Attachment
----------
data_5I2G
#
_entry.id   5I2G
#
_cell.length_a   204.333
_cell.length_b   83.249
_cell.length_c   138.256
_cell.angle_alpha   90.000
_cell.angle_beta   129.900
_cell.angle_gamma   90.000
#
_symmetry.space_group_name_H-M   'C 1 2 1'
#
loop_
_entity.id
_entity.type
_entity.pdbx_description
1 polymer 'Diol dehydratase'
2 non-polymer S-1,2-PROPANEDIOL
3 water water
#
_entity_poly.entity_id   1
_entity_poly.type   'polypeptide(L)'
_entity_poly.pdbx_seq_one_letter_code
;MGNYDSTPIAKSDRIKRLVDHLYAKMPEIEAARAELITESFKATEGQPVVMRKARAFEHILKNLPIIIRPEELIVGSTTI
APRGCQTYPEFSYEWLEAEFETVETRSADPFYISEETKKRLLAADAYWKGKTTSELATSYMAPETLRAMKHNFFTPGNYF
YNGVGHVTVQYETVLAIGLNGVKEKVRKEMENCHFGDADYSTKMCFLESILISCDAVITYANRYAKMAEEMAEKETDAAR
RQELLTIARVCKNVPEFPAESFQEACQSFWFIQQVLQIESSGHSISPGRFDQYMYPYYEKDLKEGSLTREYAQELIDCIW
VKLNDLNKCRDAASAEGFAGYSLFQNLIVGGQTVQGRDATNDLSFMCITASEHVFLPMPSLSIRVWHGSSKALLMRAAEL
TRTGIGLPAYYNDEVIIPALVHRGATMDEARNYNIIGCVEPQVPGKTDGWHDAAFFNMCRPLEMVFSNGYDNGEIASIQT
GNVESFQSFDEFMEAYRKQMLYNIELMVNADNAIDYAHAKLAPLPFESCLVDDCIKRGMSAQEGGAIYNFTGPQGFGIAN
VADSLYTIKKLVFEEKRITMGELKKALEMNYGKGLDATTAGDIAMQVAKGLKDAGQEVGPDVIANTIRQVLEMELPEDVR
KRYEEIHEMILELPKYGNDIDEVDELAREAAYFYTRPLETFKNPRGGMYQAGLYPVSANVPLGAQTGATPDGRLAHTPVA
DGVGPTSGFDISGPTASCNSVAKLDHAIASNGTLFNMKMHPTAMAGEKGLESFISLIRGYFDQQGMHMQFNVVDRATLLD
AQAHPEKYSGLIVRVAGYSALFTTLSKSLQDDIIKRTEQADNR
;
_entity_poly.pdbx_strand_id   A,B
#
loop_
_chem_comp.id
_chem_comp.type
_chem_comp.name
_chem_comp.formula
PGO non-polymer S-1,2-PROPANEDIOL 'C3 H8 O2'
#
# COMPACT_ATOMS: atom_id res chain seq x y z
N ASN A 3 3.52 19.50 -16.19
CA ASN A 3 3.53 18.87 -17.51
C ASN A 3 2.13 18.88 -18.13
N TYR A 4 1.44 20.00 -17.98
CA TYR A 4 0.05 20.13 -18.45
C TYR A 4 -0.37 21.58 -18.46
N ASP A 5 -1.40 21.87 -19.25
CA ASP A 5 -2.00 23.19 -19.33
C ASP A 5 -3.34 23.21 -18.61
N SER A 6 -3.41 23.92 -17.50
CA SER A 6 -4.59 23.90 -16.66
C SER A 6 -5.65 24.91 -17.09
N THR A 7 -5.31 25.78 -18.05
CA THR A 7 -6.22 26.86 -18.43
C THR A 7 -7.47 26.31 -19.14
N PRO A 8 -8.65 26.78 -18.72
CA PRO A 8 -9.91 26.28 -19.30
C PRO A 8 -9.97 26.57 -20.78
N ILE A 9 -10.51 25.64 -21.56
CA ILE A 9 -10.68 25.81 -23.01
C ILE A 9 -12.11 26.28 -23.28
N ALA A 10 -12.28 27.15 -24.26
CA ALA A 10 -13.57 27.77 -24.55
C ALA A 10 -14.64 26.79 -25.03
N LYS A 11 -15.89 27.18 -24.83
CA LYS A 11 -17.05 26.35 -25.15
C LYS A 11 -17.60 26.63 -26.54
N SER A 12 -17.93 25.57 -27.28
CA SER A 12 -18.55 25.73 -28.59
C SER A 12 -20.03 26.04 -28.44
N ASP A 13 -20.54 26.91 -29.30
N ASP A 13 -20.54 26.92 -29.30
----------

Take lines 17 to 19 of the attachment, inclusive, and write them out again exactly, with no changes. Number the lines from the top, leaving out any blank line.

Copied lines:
_entity.pdbx_description
1 polymer 'Diol dehydratase'
2 non-polymer S-1,2-PROPANEDIOL